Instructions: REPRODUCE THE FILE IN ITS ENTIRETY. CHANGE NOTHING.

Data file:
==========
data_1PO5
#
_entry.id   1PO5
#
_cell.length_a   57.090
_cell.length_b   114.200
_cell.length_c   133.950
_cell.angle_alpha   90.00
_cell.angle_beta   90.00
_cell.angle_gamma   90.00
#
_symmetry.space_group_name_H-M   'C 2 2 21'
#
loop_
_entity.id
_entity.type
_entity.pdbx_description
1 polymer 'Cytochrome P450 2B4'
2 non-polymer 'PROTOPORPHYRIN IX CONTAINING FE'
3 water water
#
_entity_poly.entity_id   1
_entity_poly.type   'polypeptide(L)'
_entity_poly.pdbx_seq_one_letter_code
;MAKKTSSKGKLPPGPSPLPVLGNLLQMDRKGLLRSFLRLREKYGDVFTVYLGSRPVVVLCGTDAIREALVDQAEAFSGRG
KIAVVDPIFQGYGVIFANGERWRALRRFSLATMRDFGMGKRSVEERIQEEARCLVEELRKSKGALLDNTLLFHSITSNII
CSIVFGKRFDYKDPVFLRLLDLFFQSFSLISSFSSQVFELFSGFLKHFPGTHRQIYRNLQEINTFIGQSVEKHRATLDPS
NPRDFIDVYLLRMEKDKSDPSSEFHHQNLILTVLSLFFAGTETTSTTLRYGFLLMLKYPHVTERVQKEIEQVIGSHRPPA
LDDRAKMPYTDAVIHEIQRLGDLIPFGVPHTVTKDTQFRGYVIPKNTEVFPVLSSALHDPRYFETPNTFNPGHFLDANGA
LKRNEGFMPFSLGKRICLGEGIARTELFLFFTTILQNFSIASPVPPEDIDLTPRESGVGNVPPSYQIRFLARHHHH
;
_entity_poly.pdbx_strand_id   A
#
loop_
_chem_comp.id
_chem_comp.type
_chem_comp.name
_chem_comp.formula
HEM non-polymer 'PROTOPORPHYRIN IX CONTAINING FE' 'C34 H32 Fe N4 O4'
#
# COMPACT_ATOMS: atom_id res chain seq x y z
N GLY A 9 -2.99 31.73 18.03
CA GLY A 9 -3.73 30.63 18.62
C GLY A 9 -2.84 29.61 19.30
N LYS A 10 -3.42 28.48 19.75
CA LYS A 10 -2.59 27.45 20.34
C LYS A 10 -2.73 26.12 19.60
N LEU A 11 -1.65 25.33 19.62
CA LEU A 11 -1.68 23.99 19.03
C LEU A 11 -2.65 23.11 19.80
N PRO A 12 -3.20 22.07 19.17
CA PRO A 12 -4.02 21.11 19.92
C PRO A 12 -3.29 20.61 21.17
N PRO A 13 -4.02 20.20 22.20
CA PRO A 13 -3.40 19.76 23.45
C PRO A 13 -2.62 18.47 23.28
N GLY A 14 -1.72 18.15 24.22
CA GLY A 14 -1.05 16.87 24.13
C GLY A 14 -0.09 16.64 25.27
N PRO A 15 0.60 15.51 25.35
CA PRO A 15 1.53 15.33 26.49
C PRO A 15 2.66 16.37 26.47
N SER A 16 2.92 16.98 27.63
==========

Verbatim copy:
data_1PO5
#
_entry.id   1PO5
#
_cell.length_a   57.090
_cell.length_b   114.200
_cell.length_c   133.950
_cell.angle_alpha   90.00
_cell.angle_beta   90.00
_cell.angle_gamma   90.00
#
_symmetry.space_group_name_H-M   'C 2 2 21'
#
loop_
_entity.id
_entity.type
_entity.pdbx_description
1 polymer 'Cytochrome P450 2B4'
2 non-polymer 'PROTOPORPHYRIN IX CONTAINING FE'
3 water water
#
_entity_poly.entity_id   1
_entity_poly.type   'polypeptide(L)'
_entity_poly.pdbx_seq_one_letter_code
;MAKKTSSKGKLPPGPSPLPVLGNLLQMDRKGLLRSFLRLREKYGDVFTVYLGSRPVVVLCGTDAIREALVDQAEAFSGRG
KIAVVDPIFQGYGVIFANGERWRALRRFSLATMRDFGMGKRSVEERIQEEARCLVEELRKSKGALLDNTLLFHSITSNII
CSIVFGKRFDYKDPVFLRLLDLFFQSFSLISSFSSQVFELFSGFLKHFPGTHRQIYRNLQEINTFIGQSVEKHRATLDPS
NPRDFIDVYLLRMEKDKSDPSSEFHHQNLILTVLSLFFAGTETTSTTLRYGFLLMLKYPHVTERVQKEIEQVIGSHRPPA
LDDRAKMPYTDAVIHEIQRLGDLIPFGVPHTVTKDTQFRGYVIPKNTEVFPVLSSALHDPRYFETPNTFNPGHFLDANGA
LKRNEGFMPFSLGKRICLGEGIARTELFLFFTTILQNFSIASPVPPEDIDLTPRESGVGNVPPSYQIRFLARHHHH
;
_entity_poly.pdbx_strand_id   A
#
loop_
_chem_comp.id
_chem_comp.type
_chem_comp.name
_chem_comp.formula
HEM non-polymer 'PROTOPORPHYRIN IX CONTAINING FE' 'C34 H32 Fe N4 O4'
#
# COMPACT_ATOMS: atom_id res chain seq x y z
N GLY A 9 -2.99 31.73 18.03
CA GLY A 9 -3.73 30.63 18.62
C GLY A 9 -2.84 29.61 19.30
N LYS A 10 -3.42 28.48 19.75
CA LYS A 10 -2.59 27.45 20.34
C LYS A 10 -2.73 26.12 19.60
N LEU A 11 -1.65 25.33 19.62
CA LEU A 11 -1.68 23.99 19.03
C LEU A 11 -2.65 23.11 19.80
N PRO A 12 -3.20 22.07 19.17
CA PRO A 12 -4.02 21.11 19.92
C PRO A 12 -3.29 20.61 21.17
N PRO A 13 -4.02 20.20 22.20
CA PRO A 13 -3.40 19.76 23.45
C PRO A 13 -2.62 18.47 23.28
N GLY A 14 -1.72 18.15 24.22
CA GLY A 14 -1.05 16.87 24.13
C GLY A 14 -0.09 16.64 25.27
N PRO A 15 0.60 15.51 25.35
CA PRO A 15 1.53 15.33 26.49
C PRO A 15 2.66 16.37 26.47
N SER A 16 2.92 16.98 27.63